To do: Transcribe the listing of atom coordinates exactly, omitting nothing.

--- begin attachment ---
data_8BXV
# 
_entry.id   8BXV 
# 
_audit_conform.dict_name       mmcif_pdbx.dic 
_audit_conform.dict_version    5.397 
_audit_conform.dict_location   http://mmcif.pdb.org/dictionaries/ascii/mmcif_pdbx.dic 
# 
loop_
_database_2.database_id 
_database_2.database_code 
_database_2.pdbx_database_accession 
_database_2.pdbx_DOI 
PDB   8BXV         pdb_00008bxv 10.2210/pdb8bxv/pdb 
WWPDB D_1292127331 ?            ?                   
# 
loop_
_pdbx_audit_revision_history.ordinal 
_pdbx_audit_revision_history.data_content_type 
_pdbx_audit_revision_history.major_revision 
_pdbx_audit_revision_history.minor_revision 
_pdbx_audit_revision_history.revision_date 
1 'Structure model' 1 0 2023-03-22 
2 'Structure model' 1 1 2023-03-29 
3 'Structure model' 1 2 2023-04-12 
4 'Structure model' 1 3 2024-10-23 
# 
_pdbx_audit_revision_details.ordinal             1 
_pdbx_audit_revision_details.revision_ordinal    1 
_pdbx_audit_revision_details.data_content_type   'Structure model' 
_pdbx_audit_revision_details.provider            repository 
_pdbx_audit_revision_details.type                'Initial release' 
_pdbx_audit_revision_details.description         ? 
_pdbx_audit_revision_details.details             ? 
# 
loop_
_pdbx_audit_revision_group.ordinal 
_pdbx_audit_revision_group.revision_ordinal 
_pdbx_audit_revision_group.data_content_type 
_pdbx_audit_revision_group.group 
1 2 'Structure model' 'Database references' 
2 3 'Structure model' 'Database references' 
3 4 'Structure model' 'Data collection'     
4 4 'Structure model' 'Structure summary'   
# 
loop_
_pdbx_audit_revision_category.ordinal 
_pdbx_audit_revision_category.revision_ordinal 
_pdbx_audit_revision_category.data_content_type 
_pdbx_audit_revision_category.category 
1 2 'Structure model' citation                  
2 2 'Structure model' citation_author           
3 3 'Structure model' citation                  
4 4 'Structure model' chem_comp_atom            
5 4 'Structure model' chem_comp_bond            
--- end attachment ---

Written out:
data_8BXV
# 
_entry.id   8BXV 
# 
_audit_conform.dict_name       mmcif_pdbx.dic 
_audit_conform.dict_version    5.397 
_audit_conform.dict_location   http://mmcif.pdb.org/dictionaries/ascii/mmcif_pdbx.dic 
# 
loop_
_database_2.database_id 
_database_2.database_code 
_database_2.pdbx_database_accession 
_database_2.pdbx_DOI 
PDB   8BXV         pdb_00008bxv 10.2210/pdb8bxv/pdb 
WWPDB D_1292127331 ?            ?                   
# 
loop_
_pdbx_audit_revision_history.ordinal 
_pdbx_audit_revision_history.data_content_type 
_pdbx_audit_revision_history.major_revision 
_pdbx_audit_revision_history.minor_revision 
_pdbx_audit_revision_history.revision_date 
1 'Structure model' 1 0 2023-03-22 
2 'Structure model' 1 1 2023-03-29 
3 'Structure model' 1 2 2023-04-12 
4 'Structure model' 1 3 2024-10-23 
# 
_pdbx_audit_revision_details.ordinal             1 
_pdbx_audit_revision_details.revision_ordinal    1 
_pdbx_audit_revision_details.data_content_type   'Structure model' 
_pdbx_audit_revision_details.provider            repository 
_pdbx_audit_revision_details.type                'Initial release' 
_pdbx_audit_revision_details.description         ? 
_pdbx_audit_revision_details.details             ? 
# 
loop_
_pdbx_audit_revision_group.ordinal 
_pdbx_audit_revision_group.revision_ordinal 
_pdbx_audit_revision_group.data_content_type 
_pdbx_audit_revision_group.group 
1 2 'Structure model' 'Database references' 
2 3 'Structure model' 'Database references' 
3 4 'Structure model' 'Data collection'     
4 4 'Structure model' 'Structure summary'   
# 
loop_
_pdbx_audit_revision_category.ordinal 
_pdbx_audit_revision_category.revision_ordinal 
_pdbx_audit_revision_category.data_content_type 
_pdbx_audit_revision_category.category 
1 2 'Structure model' citation                  
2 2 'Structure model' citation_author           
3 3 'Structure model' citation                  
4 4 'Structure model' chem_comp_atom            
5 4 'Structure model' chem_comp_bond            